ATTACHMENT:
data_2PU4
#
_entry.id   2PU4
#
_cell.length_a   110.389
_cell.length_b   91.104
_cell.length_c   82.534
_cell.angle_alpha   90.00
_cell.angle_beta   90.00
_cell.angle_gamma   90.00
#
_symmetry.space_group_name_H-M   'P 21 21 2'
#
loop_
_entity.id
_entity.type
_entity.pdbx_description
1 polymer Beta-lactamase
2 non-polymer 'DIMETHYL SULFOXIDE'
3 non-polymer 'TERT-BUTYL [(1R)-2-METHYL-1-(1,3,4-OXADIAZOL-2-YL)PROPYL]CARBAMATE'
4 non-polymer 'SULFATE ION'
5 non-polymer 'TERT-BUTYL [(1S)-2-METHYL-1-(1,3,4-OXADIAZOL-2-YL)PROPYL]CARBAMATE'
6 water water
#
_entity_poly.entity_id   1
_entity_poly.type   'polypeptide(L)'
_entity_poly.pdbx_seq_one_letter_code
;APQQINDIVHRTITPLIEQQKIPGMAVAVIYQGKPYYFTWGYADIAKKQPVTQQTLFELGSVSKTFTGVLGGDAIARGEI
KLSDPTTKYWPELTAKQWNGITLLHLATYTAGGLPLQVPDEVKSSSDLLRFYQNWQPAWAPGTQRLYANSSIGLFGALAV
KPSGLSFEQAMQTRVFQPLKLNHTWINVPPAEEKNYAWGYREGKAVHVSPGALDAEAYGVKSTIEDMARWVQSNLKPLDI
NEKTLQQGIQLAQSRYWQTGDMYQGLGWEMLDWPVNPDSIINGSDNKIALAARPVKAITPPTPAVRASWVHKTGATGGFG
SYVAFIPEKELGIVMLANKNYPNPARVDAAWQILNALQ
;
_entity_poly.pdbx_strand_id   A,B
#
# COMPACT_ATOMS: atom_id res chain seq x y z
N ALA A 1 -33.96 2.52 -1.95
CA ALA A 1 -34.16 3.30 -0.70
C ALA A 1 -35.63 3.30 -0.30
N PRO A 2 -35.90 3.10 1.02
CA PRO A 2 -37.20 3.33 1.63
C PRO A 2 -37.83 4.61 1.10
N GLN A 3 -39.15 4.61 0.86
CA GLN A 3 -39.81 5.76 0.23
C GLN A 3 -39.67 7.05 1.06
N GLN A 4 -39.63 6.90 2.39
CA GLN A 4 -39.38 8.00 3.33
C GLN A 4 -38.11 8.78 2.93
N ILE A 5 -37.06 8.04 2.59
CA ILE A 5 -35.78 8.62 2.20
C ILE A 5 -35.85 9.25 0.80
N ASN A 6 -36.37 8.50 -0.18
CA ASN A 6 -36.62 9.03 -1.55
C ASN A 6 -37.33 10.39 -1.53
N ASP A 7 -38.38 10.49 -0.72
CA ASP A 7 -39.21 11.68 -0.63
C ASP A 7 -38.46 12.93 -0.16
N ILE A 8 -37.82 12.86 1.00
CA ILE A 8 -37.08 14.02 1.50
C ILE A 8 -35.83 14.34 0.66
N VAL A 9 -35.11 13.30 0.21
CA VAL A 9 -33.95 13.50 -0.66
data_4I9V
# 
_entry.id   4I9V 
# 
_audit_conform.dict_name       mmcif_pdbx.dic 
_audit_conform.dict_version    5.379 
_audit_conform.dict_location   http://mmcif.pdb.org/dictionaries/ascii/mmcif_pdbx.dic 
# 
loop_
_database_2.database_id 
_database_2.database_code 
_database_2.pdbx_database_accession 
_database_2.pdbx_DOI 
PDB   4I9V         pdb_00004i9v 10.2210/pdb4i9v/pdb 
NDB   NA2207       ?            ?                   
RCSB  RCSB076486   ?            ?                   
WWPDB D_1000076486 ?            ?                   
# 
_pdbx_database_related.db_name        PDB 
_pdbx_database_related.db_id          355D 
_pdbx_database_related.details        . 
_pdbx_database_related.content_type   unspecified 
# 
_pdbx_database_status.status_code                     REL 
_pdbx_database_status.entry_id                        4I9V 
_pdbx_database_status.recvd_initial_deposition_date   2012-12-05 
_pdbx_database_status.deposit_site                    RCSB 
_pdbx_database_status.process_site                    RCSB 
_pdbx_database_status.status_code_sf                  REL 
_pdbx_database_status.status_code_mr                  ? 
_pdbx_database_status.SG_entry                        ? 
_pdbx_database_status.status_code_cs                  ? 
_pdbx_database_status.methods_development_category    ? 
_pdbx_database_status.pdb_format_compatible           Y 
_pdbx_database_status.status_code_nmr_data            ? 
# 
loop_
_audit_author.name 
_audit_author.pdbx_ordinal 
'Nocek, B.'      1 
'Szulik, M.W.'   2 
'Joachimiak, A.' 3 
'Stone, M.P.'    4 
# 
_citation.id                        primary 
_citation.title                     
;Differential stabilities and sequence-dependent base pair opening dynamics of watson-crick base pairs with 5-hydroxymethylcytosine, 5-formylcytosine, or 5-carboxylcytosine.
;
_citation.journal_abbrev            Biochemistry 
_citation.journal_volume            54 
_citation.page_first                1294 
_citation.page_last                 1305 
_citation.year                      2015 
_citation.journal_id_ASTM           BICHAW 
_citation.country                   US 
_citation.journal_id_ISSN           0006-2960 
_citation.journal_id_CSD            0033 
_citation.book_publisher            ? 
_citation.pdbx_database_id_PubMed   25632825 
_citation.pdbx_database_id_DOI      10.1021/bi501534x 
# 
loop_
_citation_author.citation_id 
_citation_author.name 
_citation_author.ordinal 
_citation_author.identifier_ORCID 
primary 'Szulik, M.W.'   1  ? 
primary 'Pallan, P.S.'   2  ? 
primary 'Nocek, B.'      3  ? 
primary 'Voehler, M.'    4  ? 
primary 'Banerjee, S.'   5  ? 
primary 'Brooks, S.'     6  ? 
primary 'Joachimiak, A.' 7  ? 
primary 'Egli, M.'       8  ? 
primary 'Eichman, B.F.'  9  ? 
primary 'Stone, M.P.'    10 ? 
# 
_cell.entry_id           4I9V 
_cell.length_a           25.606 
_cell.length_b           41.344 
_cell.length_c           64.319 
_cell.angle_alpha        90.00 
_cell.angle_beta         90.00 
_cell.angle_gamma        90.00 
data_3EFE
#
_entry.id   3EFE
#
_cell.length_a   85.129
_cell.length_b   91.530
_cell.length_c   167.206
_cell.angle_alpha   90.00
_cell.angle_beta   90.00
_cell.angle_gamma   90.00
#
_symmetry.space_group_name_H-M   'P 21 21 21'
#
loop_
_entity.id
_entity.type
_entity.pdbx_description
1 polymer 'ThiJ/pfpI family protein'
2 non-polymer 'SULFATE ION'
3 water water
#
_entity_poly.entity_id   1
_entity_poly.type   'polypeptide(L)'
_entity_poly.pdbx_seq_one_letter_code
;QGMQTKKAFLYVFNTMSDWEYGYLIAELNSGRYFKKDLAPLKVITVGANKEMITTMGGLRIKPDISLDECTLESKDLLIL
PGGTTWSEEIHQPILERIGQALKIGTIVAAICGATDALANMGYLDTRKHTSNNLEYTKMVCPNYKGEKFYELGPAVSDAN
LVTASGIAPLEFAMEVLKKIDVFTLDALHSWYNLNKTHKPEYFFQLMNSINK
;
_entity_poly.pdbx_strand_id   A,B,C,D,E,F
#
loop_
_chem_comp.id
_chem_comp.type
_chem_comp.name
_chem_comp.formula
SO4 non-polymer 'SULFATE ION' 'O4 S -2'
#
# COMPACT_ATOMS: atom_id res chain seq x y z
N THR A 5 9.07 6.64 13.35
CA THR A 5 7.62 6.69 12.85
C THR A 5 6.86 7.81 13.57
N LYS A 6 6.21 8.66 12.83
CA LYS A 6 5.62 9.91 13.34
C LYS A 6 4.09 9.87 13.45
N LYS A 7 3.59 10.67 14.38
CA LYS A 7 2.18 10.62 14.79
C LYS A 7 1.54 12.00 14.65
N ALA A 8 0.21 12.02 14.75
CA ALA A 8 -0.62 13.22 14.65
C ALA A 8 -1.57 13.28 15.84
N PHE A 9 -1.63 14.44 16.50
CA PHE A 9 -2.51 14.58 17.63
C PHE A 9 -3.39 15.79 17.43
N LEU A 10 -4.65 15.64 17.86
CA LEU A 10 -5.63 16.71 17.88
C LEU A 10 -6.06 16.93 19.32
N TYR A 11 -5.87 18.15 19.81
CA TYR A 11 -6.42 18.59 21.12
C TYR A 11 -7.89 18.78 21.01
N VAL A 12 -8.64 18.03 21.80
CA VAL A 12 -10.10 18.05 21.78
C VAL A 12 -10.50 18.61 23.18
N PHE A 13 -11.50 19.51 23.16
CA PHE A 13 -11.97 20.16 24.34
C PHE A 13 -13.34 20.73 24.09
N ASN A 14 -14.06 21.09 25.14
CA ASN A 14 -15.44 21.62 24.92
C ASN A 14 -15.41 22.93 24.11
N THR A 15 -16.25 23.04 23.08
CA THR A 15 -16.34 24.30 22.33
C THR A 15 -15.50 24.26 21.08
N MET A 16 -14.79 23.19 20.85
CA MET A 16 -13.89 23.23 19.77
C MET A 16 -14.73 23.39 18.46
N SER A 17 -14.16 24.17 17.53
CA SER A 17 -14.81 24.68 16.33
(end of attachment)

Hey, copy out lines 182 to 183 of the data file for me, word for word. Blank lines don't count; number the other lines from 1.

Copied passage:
SO4 non-polymer 'SULFATE ION' 'O4 S -2'
#